I am not a prude. I am not a tea drinker. I enjoy a cold beer, a nice glass of wine or occasionally, a martini (dry with olives). Granted, I don’t drink nearly as much as I did when I was a younger man, but that’s not my point. I understand that alcohol has its’ place in our rituals and celebrations. A toast to the new baby, the bride and groom, a new job, happy times, better times…whatever the case may be, we can find a reason to drink to it. Ordinarily, I’m all for it. Celebrate the wild card, let off steam and recognize a job well done. In recent days, something was brought to my attention that just hasn’t sat well. The Los Angeles Angels endured a long hard season and currently are battling the Yankees for a World Series berth. Early this season, Nick Adenhart, a promising young pitcher in the organization was tragically killed in an alcohol-related, hit and run car accident. The horror came just hours after Adenhart had worked six shutout innings against Oakland. The driver of another car ran a red light and Adenhart and two others were killed. All season, the Halos brought his jersey with them on the road and hung it up in the dugout. An angel on the shoulder of the Angels, if you will. If it served as a motivator, or at least as a constant reminder of their fallen comrade, that’s great. God forbid, if it had happened to one of our guys, I know he would have been remembered. These guys are tight. Where the Angels went desparately wrong in my mind, was after clinching a postseason berth for the sixth time in 8 years, according to an Associatred Press article of September 29, 2009- “ About ten minutes into the clubhouse celebration, the players grabbed Adenharts’ #34 jersey and gave it a joyous group dousing in champagne.and beer.” I’m sure the intention was good, but even symbolically, this is wrong on so many levels. It was beer and champagne or some other alcoholic beverage that lead to his death. There have been whispers, that Adenharts’ girl friend, who was driving the vehicle that was hit, had allegedly been drinking, as well. It doen’t matter. They’re gone and apparently, not forgotten. This is clearly one case of “the hair of the dog” that should not have occurred. Although I am sure there were good intentions, it had to re-open wounds that his family has been nursing for months and will continue to care for forever. There are ways to celebrate a fallen compatriot. Right ways and wrong ways.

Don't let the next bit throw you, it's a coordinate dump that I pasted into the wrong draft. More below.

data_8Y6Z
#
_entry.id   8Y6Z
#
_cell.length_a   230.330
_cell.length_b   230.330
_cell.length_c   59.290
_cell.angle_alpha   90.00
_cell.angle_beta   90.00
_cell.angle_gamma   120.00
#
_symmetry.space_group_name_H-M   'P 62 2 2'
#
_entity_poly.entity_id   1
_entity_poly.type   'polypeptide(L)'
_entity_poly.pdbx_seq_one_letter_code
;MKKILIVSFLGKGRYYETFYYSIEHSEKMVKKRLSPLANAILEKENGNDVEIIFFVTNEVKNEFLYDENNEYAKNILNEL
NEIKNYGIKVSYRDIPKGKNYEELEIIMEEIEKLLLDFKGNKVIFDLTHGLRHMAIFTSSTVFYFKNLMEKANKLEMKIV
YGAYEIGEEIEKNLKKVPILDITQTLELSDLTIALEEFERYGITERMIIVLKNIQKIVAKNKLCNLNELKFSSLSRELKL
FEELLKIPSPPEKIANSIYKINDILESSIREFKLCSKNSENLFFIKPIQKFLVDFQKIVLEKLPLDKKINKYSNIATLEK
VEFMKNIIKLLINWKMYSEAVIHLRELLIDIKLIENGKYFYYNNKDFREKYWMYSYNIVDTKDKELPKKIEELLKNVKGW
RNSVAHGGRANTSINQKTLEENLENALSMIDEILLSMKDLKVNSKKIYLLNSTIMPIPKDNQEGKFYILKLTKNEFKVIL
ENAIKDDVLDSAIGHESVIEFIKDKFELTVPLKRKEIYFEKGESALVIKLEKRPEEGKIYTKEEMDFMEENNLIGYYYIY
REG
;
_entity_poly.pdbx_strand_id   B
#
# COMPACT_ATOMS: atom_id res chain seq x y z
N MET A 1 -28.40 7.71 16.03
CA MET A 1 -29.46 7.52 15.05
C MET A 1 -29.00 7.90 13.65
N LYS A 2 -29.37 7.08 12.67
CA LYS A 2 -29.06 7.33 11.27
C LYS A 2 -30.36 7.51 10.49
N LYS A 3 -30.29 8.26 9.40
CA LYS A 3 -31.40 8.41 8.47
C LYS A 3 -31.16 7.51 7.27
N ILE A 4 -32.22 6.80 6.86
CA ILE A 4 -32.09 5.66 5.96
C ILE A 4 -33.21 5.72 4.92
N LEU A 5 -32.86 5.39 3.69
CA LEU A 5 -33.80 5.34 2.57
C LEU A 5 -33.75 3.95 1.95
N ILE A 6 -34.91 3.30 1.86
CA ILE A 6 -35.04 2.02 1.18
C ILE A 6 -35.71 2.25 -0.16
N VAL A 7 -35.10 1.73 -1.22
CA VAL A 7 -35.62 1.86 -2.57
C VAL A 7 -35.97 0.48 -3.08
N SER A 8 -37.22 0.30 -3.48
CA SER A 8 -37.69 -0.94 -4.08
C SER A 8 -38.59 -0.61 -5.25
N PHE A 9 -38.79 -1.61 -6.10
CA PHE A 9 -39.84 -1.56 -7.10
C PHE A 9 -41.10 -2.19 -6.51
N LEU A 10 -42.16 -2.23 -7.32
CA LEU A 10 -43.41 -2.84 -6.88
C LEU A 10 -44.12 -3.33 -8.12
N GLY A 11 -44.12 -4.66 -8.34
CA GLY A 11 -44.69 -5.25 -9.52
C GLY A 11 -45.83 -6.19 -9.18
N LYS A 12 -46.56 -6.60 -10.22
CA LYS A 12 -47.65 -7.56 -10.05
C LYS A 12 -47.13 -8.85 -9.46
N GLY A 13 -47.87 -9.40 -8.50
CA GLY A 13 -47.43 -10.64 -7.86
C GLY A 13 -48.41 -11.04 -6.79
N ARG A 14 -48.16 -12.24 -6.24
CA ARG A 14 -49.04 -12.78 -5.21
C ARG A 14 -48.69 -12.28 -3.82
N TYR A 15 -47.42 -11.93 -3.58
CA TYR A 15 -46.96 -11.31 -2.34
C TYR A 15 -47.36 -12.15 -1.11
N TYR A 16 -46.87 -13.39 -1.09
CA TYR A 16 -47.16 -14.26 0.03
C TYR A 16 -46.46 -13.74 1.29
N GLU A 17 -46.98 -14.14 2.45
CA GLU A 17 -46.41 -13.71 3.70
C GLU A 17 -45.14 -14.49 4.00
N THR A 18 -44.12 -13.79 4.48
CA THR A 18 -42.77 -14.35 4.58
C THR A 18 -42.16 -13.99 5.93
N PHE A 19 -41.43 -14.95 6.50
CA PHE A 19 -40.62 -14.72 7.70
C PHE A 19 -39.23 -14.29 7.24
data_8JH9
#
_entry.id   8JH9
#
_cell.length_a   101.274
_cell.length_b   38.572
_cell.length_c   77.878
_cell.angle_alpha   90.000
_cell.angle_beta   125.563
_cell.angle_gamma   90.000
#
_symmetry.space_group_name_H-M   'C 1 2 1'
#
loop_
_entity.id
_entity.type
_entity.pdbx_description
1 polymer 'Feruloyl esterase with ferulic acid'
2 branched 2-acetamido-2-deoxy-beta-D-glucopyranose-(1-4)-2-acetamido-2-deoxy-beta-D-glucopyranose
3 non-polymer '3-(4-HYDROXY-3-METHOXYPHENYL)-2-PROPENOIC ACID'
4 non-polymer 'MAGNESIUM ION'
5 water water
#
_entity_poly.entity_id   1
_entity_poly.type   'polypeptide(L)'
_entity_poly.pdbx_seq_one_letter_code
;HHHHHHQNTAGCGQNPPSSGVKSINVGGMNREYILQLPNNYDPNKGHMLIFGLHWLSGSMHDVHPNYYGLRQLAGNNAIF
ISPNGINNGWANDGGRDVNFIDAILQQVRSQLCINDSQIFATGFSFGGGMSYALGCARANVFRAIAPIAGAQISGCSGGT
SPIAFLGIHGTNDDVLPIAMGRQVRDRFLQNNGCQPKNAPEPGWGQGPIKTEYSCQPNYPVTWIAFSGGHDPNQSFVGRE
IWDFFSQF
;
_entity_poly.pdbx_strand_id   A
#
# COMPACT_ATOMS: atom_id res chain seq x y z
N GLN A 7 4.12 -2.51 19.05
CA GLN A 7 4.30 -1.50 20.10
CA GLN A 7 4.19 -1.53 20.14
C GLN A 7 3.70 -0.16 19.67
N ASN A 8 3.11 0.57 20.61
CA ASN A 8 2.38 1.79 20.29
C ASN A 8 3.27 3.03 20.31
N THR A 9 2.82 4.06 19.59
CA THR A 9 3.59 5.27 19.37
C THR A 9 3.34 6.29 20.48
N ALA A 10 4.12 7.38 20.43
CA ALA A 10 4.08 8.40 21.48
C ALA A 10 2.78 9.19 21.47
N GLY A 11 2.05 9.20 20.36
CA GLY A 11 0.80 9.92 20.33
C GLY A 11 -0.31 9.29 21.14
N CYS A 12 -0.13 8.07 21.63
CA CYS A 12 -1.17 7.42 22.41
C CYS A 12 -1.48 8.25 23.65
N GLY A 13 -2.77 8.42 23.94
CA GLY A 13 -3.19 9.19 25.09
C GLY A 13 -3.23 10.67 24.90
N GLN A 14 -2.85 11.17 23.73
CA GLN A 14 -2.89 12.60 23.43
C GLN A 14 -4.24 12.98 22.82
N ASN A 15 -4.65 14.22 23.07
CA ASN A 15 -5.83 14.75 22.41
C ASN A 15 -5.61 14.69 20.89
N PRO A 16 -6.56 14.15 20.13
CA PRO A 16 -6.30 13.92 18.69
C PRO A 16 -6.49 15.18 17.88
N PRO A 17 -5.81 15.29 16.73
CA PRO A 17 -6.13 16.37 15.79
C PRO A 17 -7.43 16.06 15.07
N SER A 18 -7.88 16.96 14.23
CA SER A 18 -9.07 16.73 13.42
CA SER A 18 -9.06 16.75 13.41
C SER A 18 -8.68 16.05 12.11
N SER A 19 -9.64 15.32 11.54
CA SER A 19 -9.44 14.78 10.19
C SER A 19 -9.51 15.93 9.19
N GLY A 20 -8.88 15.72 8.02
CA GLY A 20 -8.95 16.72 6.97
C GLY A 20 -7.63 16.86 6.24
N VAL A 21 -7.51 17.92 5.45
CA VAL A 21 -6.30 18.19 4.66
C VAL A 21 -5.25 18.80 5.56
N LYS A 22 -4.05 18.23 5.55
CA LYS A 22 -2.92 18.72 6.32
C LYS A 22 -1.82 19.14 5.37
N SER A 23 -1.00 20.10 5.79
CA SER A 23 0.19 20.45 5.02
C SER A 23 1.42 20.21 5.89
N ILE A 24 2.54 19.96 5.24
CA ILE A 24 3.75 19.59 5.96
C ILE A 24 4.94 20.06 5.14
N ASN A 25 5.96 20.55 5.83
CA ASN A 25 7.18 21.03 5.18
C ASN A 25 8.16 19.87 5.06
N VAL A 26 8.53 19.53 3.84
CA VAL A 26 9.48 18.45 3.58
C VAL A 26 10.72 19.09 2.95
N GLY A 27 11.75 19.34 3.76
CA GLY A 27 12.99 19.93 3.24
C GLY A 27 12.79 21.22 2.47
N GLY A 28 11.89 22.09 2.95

I am a talk show host at heart. I’ve always enjoyed doing it and I’ve had some good opportunities over the years. I’ve worked at Sporting News Radio in Chicago and after a while, you become trained to turn almost any topic into a talk show issue. Well, this morning in the Providence Journal I saw one of the most ridiculous polls, ever. TSN ranked the best sports cities in America. Pittsburgh, home of the World Champion Steelers and Penguins, ranked number one. The previous number one, Boston had fallen to third in the rankings. I’ve got no problem with a top 10 or even a top 25, but these guys went 399 deep. Are you kidding me? Now I’m no expert on places like Eugene, Oregon (#68) or Natchitoches, La. (#256) but I do know a thing or two about the Ocean State. TSN ranked four different Rhode Island cities in its’ top 399. They apparently, did not do much, if any research. Kingston was rated #117, ahead of Providence (#182), Smithfield (#269) and, oh yeah, Pawtucket, way down at #315. Are you serious?? I’d be willing to bet that more people click the turnstiles at McCoy than all the URI, P.C. and Bryant games combined. And you can throw in Brown and the Providence Bruins, for good measure. PawSox fans are the most loyal minor league fans in the country. Perennially, the PawSox rank at or near the top of the standings for attendance, not only for the International League, but for all of minor league baseball. This season alone, more than 600,000 again turned out to watch the Pawtucket Red Sox. Now, I’m not writing this to rip other towns in the state. Kingston and Smithfield are lovely communities, but not exactly sports meccas. Providence is one of Pawtuckets’ nicer suburbs and has some merit, but let’s face it- until Keno Davis turns around the Friars, Federal Hill is clearly the best thing the city has to offer. To me, the city of Pawtucket was the Rodney Dangerfield of the poll…”No respect, I tell ya!” Amazingly, Pawtucket was last among I.L. cities ranked in the poll. Only Gwinnett, Georgia did not appear, but I’m guessing they lumped Gwinnett in with Atlanta (#13). Some of these cities offer other sports like #20 Indianapolis (Colts, Pacers, Indy 500) #23 Charlotte (Panthers, Bobcats) #34 Columbus (Blue Jackets and Ohio State) and #40 Buffalo (Bills, Sabres). But believe me when I tell you, I’ve been to all these other places and although you can find something redeeming about each of them, there is no way they all rank ahead of Pawtucket. #67- Louisville, #90- Syracuse, #136- Toledo, #164- Norfolk, #261- Scranton, #267- Rochester, and #297- Allentown all finished ahead of us. Even Durham had to be combined with Raleigh and Chapel Hill to finish seventeenth. Ask any I.L. player, manager, coach or broadcaster, which ballpark has the best atmosphere in the league and I guarantee you, if they’re telling the truth, they will say Pawtucket. Pawtucket isn’t some punch line to a bad joke, it’s not a punching bag for the rest of the sports world, it’s not a whipping boy for The Sporting News. Pawtucket R.I. is our home. The home of the PawSox.